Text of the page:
The commitment also includes ongoing average funding of $12 million a year until 2027-28.
ANU, Astronomy Australia Limited and other national research institutions have for several years identified a critical need for Australian astronomers to have access to large optical telescopes through an international partnership.
“Australia’s participation in multinational collaborations like the partnership with ESO, and the GMT and SKA projects, will advance our scientific and industrial capabilities,” Professor Schmidt said.
“The ANU is committed to working with the Government to access state-of-the-art research infrastructure that will enable world-leading science and innovation.
“I’d like to thank Senator Arthur Sinodinos for taking this initiative and solving a long-standing problem that has been facing astronomical researchers in Australia.”
ESO operates a suite of large optical telescopes in Chile, one of the premier sites for optical astronomy globally.
Professor Schmidt said ANU would also lead a coalition of Australian universities to operate the Anglo-Australian Telescope (AAT), the largest optical telescope in Australia, until at least 2024. The university coalition will take over operation of the AAT from the Australian Astronomical Observatory.
“The AAT has been the heart of optical astronomy in Australia for many years and we are keen to ensure that it continues to make a significant contribution to Australian and world astronomy,” Professor Schmidt said.
“These arrangements for ESO and the AAT are the result of a collaboration between the Government and Australian universities to support astronomical research in this country.”
The Government’s announcement has received broad support from the Australian astronomical research community.
Professor Rachel Webster, Chair of Astronomy Australia Limited and Professor of Astrophysics at the University of Melbourne, said: “Astronomy Australia Limited, as a consortium of the Australian universities and research institutions involved in astronomical research, strongly supports the Government’s announcement. Access to ESO is a really high priority for AAL, and we will be making a substantial commitment in support of that effort.”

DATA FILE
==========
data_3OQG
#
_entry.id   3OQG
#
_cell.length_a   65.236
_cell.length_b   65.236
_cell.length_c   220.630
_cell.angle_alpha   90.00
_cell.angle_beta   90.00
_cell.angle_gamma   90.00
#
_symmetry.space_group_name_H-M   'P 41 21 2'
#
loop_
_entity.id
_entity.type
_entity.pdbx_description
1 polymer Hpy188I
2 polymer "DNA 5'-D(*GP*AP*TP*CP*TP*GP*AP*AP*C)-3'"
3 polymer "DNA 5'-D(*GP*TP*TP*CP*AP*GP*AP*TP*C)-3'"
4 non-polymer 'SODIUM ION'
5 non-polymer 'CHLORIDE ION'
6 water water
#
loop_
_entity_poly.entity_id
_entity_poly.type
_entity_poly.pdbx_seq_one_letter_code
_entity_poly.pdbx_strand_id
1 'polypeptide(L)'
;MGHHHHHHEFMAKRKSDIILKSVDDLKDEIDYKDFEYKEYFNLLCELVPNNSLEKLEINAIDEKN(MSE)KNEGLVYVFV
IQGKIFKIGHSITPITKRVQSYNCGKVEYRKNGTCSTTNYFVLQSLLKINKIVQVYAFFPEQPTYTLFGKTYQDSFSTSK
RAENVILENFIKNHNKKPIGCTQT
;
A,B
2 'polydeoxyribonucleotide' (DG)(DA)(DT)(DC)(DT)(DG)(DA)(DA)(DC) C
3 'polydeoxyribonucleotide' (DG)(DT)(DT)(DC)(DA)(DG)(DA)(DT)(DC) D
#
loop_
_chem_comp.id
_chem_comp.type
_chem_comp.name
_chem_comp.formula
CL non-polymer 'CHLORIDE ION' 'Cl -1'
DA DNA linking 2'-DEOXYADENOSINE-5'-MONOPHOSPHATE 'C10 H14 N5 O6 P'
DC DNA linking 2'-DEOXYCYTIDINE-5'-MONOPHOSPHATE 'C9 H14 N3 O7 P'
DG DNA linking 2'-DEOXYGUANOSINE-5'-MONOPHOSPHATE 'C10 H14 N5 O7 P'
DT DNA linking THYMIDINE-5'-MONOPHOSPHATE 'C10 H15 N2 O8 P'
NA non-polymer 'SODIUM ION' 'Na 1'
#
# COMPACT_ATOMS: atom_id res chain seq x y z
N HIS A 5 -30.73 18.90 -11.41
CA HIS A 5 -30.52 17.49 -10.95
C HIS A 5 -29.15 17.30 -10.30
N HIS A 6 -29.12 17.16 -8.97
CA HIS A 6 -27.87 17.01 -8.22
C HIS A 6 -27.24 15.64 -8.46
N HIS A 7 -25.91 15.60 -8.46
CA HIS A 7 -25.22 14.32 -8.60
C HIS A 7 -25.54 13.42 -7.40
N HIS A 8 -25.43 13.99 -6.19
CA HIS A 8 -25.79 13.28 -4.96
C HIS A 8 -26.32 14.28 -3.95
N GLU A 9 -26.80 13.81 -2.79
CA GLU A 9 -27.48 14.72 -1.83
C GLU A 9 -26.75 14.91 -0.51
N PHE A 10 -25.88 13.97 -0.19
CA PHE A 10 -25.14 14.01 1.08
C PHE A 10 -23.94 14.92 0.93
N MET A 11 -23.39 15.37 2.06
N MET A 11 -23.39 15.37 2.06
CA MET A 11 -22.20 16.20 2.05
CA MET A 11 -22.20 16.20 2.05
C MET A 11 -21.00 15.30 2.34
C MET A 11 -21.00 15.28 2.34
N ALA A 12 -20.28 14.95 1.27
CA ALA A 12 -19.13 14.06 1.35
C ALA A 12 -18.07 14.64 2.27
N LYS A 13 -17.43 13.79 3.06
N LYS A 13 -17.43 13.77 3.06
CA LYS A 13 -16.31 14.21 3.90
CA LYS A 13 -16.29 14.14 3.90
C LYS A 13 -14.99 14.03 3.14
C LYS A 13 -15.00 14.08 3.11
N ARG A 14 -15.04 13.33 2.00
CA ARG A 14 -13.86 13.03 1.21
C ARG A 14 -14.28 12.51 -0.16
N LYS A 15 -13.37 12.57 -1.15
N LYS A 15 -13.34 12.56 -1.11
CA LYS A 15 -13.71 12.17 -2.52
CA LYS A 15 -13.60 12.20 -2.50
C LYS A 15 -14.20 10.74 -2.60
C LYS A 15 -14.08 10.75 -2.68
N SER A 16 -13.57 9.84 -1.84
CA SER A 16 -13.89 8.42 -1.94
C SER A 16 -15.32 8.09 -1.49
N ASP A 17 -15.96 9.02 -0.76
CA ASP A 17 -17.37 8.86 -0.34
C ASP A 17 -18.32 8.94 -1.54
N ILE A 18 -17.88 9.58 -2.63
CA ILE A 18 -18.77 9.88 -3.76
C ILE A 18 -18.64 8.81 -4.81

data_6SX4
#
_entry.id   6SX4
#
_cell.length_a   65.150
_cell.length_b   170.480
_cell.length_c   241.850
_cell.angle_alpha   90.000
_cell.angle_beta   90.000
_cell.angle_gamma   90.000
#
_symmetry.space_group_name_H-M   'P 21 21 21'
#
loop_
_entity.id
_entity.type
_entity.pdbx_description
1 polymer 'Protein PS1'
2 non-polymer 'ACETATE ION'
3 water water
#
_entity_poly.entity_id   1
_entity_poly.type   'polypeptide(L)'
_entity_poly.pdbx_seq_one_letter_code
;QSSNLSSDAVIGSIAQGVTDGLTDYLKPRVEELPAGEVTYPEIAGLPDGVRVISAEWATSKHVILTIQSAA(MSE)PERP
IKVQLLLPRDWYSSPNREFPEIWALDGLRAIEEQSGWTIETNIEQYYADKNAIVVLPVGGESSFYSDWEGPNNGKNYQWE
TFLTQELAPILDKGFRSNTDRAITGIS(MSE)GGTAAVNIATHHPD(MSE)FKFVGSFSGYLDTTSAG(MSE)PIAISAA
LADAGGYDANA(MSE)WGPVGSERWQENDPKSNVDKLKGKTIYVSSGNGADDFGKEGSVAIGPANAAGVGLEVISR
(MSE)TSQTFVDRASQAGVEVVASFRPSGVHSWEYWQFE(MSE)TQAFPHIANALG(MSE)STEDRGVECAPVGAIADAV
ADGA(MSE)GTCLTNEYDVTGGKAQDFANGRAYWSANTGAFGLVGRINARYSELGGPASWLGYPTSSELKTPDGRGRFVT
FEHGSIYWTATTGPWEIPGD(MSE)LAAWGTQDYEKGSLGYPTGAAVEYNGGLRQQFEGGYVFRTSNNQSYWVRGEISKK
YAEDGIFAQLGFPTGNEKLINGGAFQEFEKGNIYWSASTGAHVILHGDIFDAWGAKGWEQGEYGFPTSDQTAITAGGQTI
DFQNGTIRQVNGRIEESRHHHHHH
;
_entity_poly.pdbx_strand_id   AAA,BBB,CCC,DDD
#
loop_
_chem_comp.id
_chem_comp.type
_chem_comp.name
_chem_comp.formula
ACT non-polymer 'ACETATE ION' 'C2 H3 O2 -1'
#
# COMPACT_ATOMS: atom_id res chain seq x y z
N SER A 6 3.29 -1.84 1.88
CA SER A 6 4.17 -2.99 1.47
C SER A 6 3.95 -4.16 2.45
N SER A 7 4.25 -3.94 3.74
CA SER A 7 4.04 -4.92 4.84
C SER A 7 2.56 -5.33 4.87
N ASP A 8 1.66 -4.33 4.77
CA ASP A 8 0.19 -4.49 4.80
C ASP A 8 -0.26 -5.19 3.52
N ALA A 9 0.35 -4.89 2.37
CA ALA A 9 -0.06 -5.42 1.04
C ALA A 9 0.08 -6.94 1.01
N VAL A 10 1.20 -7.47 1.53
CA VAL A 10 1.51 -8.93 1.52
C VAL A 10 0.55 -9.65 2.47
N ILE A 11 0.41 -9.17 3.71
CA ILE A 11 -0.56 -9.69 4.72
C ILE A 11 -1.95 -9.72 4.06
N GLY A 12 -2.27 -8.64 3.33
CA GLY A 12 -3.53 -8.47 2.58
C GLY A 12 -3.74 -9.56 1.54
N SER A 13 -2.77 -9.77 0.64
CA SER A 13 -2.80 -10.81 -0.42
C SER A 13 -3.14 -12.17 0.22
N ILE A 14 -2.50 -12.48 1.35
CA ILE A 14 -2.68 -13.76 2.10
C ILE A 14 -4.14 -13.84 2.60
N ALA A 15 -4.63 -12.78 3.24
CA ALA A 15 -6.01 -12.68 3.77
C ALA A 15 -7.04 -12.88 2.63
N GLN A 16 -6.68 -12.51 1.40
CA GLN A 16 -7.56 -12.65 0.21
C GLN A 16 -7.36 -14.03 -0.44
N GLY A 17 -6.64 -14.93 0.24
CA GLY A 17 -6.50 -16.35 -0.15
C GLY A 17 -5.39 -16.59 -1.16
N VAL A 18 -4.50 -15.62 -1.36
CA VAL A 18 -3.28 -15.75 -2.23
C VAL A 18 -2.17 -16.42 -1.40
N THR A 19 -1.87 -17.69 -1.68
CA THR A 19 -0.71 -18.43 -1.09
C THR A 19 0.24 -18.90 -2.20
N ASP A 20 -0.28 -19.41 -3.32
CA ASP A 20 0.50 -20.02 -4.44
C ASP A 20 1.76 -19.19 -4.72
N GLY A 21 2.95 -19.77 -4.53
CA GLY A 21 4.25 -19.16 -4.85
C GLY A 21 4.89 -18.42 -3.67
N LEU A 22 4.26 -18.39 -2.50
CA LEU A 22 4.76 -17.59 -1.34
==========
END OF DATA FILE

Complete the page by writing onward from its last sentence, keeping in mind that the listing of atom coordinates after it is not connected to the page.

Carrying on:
Professor Matthew Colless, Director of the ANU Research School of Astronomy and Astrophysics, said: “The ESO is the premier optical astronomy facility in the world. The Government has secured the future of one of Australia’s leading scientific disciplines through this far-sighted initiative.”
Professor Tim Bedding, Head of School of Physics at the University of Sydney, said: “Astronomy is an area of science in which Australia excels. This announcement will allow our astronomers to continue their excellent work by providing access to the world’s best observing facilities.”
Professor Chris Tinney, Professor of Exoplanetary Science at UNSW Sydney, said: “Australian astronomers have been seeking access to ESO for the past two decades. It is wonderful to have a partnership with one of the world’s leading international research collaborations realised in this Budget.”
Professor Lisa Kewley, Director of the ARC Centre of Excellence for All-Sky Astrophysics in 3-Dimensions and Chair of the Australian Academy of Science National Committee for Astronomy, said: “This is great news for the future of Australian astronomy, and enables us to continue our leadership of this important field. ESO’s Very Large Telescopes are at the cutting edge of research into planets, stars and galaxies, and this initiative gives us long-term access to the tools we need for our research.”
Professor Peter Quinn, International Centre for Radio Astronomy Research at the University of Western Australia, said: “Australian astronomers now have access to ESO, and in future the SKA and the Giant Magellan Telescope. These giant facilities will power us into the next two decades.”
Professor Karl Glazebrook, Director of the Centre of Astrophysics and Supercomputing at Swinburne University of Technology, said: “This is a fantastic opportunity for Australians to make fundamental new advances in science and technology, and it cements the future of Australian optical astronomy for the long term.”